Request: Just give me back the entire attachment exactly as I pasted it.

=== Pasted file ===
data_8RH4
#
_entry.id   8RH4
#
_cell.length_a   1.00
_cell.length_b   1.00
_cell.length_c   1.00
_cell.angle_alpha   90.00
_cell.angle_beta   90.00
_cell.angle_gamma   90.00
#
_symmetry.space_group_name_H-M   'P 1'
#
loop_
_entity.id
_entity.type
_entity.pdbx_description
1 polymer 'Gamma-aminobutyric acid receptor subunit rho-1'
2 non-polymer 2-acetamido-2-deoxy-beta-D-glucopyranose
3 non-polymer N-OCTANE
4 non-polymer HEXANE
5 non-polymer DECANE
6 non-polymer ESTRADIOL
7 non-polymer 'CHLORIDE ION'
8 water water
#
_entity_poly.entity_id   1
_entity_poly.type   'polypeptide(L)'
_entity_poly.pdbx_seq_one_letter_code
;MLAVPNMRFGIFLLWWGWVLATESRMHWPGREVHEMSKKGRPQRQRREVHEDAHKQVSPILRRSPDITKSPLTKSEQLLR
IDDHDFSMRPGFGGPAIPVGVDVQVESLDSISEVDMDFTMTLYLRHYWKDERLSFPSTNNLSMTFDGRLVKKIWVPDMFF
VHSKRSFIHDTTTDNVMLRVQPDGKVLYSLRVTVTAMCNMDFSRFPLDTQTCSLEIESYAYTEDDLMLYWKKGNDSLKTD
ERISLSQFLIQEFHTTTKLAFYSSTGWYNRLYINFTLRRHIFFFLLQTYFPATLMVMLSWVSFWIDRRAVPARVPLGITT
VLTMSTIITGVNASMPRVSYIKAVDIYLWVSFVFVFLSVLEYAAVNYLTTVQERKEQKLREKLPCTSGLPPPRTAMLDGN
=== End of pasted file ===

data_8RH4
#
_entry.id   8RH4
#
_cell.length_a   1.00
_cell.length_b   1.00
_cell.length_c   1.00
_cell.angle_alpha   90.00
_cell.angle_beta   90.00
_cell.angle_gamma   90.00
#
_symmetry.space_group_name_H-M   'P 1'
#
loop_
_entity.id
_entity.type
_entity.pdbx_description
1 polymer 'Gamma-aminobutyric acid receptor subunit rho-1'
2 non-polymer 2-acetamido-2-deoxy-beta-D-glucopyranose
3 non-polymer N-OCTANE
4 non-polymer HEXANE
5 non-polymer DECANE
6 non-polymer ESTRADIOL
7 non-polymer 'CHLORIDE ION'
8 water water
#
_entity_poly.entity_id   1
_entity_poly.type   'polypeptide(L)'
_entity_poly.pdbx_seq_one_letter_code
;MLAVPNMRFGIFLLWWGWVLATESRMHWPGREVHEMSKKGRPQRQRREVHEDAHKQVSPILRRSPDITKSPLTKSEQLLR
IDDHDFSMRPGFGGPAIPVGVDVQVESLDSISEVDMDFTMTLYLRHYWKDERLSFPSTNNLSMTFDGRLVKKIWVPDMFF
VHSKRSFIHDTTTDNVMLRVQPDGKVLYSLRVTVTAMCNMDFSRFPLDTQTCSLEIESYAYTEDDLMLYWKKGNDSLKTD
ERISLSQFLIQEFHTTTKLAFYSSTGWYNRLYINFTLRRHIFFFLLQTYFPATLMVMLSWVSFWIDRRAVPARVPLGITT
VLTMSTIITGVNASMPRVSYIKAVDIYLWVSFVFVFLSVLEYAAVNYLTTVQERKEQKLREKLPCTSGLPPPRTAMLDGN